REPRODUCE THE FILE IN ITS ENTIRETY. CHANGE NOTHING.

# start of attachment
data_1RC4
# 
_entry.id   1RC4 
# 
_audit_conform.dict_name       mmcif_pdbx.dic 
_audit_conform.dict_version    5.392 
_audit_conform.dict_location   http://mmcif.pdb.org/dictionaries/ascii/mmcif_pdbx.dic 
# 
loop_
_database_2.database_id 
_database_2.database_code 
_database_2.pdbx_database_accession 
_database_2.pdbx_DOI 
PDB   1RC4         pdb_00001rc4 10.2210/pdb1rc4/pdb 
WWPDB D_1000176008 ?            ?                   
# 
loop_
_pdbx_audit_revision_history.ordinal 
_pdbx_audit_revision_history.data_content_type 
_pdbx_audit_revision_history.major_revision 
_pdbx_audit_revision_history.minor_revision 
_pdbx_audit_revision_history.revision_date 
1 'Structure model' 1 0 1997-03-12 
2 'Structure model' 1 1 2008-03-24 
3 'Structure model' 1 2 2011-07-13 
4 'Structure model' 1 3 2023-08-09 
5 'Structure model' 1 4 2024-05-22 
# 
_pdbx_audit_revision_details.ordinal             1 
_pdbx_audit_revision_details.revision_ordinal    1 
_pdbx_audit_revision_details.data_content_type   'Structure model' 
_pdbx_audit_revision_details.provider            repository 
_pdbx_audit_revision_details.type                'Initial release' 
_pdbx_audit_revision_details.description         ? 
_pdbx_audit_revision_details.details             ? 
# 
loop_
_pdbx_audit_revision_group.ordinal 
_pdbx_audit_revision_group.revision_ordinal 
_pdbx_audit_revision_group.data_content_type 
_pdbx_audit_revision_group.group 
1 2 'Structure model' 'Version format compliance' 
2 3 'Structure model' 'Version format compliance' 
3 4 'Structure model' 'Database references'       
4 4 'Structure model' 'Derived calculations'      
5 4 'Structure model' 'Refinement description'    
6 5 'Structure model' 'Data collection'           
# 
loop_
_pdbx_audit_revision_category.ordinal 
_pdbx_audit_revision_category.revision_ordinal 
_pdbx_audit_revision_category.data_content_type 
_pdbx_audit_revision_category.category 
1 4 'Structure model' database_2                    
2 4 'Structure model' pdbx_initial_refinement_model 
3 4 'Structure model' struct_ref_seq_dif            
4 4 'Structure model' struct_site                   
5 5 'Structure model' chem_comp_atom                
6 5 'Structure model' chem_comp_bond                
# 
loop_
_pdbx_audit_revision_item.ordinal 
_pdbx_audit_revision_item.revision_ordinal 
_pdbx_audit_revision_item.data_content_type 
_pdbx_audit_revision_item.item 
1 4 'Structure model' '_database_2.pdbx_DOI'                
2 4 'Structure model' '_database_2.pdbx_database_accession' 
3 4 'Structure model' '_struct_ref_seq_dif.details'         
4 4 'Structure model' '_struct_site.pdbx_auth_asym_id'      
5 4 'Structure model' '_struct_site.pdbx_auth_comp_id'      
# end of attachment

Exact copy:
data_1RC4
# 
_entry.id   1RC4 
# 
_audit_conform.dict_name       mmcif_pdbx.dic 
_audit_conform.dict_version    5.392 
_audit_conform.dict_location   http://mmcif.pdb.org/dictionaries/ascii/mmcif_pdbx.dic 
# 
loop_
_database_2.database_id 
_database_2.database_code 
_database_2.pdbx_database_accession 
_database_2.pdbx_DOI 
PDB   1RC4         pdb_00001rc4 10.2210/pdb1rc4/pdb 
WWPDB D_1000176008 ?            ?                   
# 
loop_
_pdbx_audit_revision_history.ordinal 
_pdbx_audit_revision_history.data_content_type 
_pdbx_audit_revision_history.major_revision 
_pdbx_audit_revision_history.minor_revision 
_pdbx_audit_revision_history.revision_date 
1 'Structure model' 1 0 1997-03-12 
2 'Structure model' 1 1 2008-03-24 
3 'Structure model' 1 2 2011-07-13 
4 'Structure model' 1 3 2023-08-09 
5 'Structure model' 1 4 2024-05-22 
# 
_pdbx_audit_revision_details.ordinal             1 
_pdbx_audit_revision_details.revision_ordinal    1 
_pdbx_audit_revision_details.data_content_type   'Structure model' 
_pdbx_audit_revision_details.provider            repository 
_pdbx_audit_revision_details.type                'Initial release' 
_pdbx_audit_revision_details.description         ? 
_pdbx_audit_revision_details.details             ? 
# 
loop_
_pdbx_audit_revision_group.ordinal 
_pdbx_audit_revision_group.revision_ordinal 
_pdbx_audit_revision_group.data_content_type 
_pdbx_audit_revision_group.group 
1 2 'Structure model' 'Version format compliance' 
2 3 'Structure model' 'Version format compliance' 
3 4 'Structure model' 'Database references'       
4 4 'Structure model' 'Derived calculations'      
5 4 'Structure model' 'Refinement description'    
6 5 'Structure model' 'Data collection'           
# 
loop_
_pdbx_audit_revision_category.ordinal 
_pdbx_audit_revision_category.revision_ordinal 
_pdbx_audit_revision_category.data_content_type 
_pdbx_audit_revision_category.category 
1 4 'Structure model' database_2                    
2 4 'Structure model' pdbx_initial_refinement_model 
3 4 'Structure model' struct_ref_seq_dif            
4 4 'Structure model' struct_site                   
5 5 'Structure model' chem_comp_atom                
6 5 'Structure model' chem_comp_bond                
# 
loop_
_pdbx_audit_revision_item.ordinal 
_pdbx_audit_revision_item.revision_ordinal 
_pdbx_audit_revision_item.data_content_type 
_pdbx_audit_revision_item.item 
1 4 'Structure model' '_database_2.pdbx_DOI'                
2 4 'Structure model' '_database_2.pdbx_database_accession' 
3 4 'Structure model' '_struct_ref_seq_dif.details'         
4 4 'Structure model' '_struct_site.pdbx_auth_asym_id'      
5 4 'Structure model' '_struct_site.pdbx_auth_comp_id'      